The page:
Angela Adams, probably the most prolific designer of modern home textile products, has begun to offer select bed and bath items through Bed Bath & Beyond.
Many of her 300-thread count, 100% cotton sateen bed linens, including Lulu Mini (pictured), Spice, Ocean, and Argyle will be offered. Lulu Mini will also be available as a set of bath products, from shower curtains and towels to napkin boxes and lotion dispensers.
Although many modernists may not appreciate the mass commercialization of their favorite designers, I'm sure this venture will get Angela Adams' name to many people that would love her style but have as yet never heard of her. Congrats, Angela!
Tuesday, May 29, 2007
Angela Adams, probably the most prolific designer of modern home textile products, has begun to offer select bed and bath items through Bed Bath & Beyond.
Wednesday, May 23, 2007
Michael Tracz from Design Continuum is asking for our help: he is looking for a place that he and the 20 or so others from their West Newton office can get together and talk business. Not your typical boring, corporate meeting place (they are designers, after all), but a cool space with interesting architecture, art, good food nearby, or a nice view. Do you know of any galleries, outdoor venues, or even some of the boats on the Charles and in the Harbor that might fit the bill?
Speaking of Design Continuum, they will be at DWR on Mass Ave. in Cambridge this Thursday to discuss customization and collective design. It starts at 7:00.
Boston-based architect, painter and author Jeremiah Eck FAIA will be speaking at the Worcester Public Library tonight. He will discuss "the importance of the principles described in his books 'The Face of Home: A New Way to Look at the Outside of Your House' and 'The Distinctive Home: A Vision of Timeless Design.'" After the presentation, Eck will sign copies of his books.
Jeremiah Eck FAIA is the senior partner of Eck¦MacNeely Architects a Boston based firm specializing in residential and private school work. The firm has won numerous local and national awards and been published in over 300 books, magazines, and newspapers. Eck is a Fellow of the American Institute of Architects, College of Fellows, a former lecturer in architecture at the Harvard Graduate School of Design, a landscape painter, and author.
Wednesday, May 23, 2007
5:30 - 7:00 pm
Saxe Room, Worcester Public Library
3 Salem Square
Saturday, May 19, 2007
Probably the wrong title for this one, since I didn't actually go into the convention center where ICFF is going on today.
After waking up at 4:45, taking a 5-1/2 hour long bus ride into NYC, and making my way to Brooklyn, I finally got a chance to meet Catherine Halley, aka Scrappy Girl.
Instead of going back into Manhattan, Cathy and I walked in the rain through Brooklyn (if it weren't raining, I'd have taken some photos). Even with the foul weather, I had a great time seeing all the new sights, like the Brooklyn Parade Grounds and Prospect Park. If you haven't, I highly recommend spending some time in Brooklyn.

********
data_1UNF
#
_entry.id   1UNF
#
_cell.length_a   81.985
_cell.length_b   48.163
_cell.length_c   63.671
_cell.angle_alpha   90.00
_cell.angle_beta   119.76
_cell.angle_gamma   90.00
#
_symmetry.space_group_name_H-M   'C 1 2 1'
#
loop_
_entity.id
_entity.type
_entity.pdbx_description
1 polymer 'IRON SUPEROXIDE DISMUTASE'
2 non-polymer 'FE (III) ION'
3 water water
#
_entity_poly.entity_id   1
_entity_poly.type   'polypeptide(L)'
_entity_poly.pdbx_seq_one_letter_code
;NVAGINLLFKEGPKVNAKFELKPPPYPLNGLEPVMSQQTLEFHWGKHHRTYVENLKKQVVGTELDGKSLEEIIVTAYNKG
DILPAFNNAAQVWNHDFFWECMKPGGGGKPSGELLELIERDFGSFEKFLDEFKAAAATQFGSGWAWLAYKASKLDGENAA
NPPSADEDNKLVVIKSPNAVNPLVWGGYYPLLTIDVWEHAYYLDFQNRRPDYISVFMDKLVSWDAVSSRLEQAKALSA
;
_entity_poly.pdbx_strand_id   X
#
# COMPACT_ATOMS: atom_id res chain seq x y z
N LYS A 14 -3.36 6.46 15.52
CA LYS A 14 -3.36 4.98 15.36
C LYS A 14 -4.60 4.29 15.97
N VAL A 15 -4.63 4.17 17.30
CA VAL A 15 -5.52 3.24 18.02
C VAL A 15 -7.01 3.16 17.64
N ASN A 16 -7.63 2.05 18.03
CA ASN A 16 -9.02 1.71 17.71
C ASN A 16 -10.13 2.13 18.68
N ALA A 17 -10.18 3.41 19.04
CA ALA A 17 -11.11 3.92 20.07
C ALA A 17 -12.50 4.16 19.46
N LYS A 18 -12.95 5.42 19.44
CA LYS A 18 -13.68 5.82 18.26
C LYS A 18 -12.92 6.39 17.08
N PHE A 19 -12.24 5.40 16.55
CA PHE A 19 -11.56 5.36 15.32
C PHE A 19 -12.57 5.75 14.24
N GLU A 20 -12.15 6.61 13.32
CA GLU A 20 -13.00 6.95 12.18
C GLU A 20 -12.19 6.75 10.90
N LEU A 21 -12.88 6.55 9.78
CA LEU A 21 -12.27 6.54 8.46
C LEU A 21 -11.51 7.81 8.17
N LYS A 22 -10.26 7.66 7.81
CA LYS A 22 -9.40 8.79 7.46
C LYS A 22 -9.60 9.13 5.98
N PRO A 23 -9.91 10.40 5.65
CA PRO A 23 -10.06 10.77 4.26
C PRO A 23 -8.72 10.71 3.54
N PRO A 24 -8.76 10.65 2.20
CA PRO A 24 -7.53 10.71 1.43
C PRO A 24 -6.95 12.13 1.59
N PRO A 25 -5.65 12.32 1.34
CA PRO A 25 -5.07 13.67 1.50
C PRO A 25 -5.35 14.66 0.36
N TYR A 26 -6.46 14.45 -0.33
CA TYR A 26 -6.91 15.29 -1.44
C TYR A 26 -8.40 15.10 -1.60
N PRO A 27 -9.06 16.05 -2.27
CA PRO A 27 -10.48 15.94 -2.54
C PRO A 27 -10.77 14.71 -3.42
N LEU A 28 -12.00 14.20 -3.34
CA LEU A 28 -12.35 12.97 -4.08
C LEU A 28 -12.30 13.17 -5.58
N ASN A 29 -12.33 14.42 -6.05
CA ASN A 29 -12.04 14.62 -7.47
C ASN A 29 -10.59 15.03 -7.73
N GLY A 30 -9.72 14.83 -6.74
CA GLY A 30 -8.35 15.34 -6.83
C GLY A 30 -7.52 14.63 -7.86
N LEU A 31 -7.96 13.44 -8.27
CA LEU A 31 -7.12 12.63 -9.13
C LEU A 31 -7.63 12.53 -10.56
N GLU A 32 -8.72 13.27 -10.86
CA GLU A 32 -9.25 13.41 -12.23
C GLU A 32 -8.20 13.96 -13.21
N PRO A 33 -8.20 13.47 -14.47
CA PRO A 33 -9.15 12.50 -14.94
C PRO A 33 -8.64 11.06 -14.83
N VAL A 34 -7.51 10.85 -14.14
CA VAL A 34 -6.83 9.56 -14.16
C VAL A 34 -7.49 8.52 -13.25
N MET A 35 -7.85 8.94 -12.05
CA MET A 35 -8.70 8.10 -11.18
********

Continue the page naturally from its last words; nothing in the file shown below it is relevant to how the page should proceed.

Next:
Around 5:00, we made our way into SoHo to attend an ICFF party at Moss. Moss is a gallery, a store that sells limited run furniture and design pieces (like the Lightlight chair, Nebula lamp, and Witch Chair, above), and is also an authorized Maharam textiles dealer. There I met Stephen Treffinger, a contributing editor for Domino (pictured below, with Cathy Halley).
After a while, we left Moss and headed to Kiosk, for an very popular party hosted by ID Magazine and Areaware. Talk about a packed house - the photo below is only half of the place. After the requisite hellos, we promptly said goodbye and got some fresh air.
Tomorrow, we go into Manhattan and the ICFF. I promise!
Friday, May 18, 2007
While researching my last post, the Google side bar linked me to Treeflights.com, a British company that plants trees for each flight you take. The amount of carbon release getting a plane to lift off is huge. "We plant one tree for each flight so that your trip gets greener - and a small forest on a Welsh mountainside gets a little bigger." At only £10 (about US$20) per one-way flight, Treeflights.com is a great way to help make your flights carbon neutral.
knú is a new company, not yet but soon will be offering beautiful modern tables, desks, casegoods, and more in an environmentally responsible manner.
Dubbed "Inanimate motion in crisp, sustainable form," knú's pieces, like the knú desk 4 (pictured) have beautiful curves, using sustainably harvested, FSC-certified wood.
Not to be content with only using sustainable wood, knú manufactures all of its products in an energy efficient factory that offsets 100% of its carbon emissions. Heck, even the website is powered by wind!
knú's products will begin shipping on September 1. Pre-order now and get 20% off the product and 50% off shipping. That big of a discount on a product that isn't even out yet? Sounds like a great deal to me.
Julie Frith "friended" me on Curbly a few days ago. Frantically busy getting ready for ICFF and to go back to school starting next month, I didn't have a chance to really look at what she's all about until now. Julie makes custom mobiles.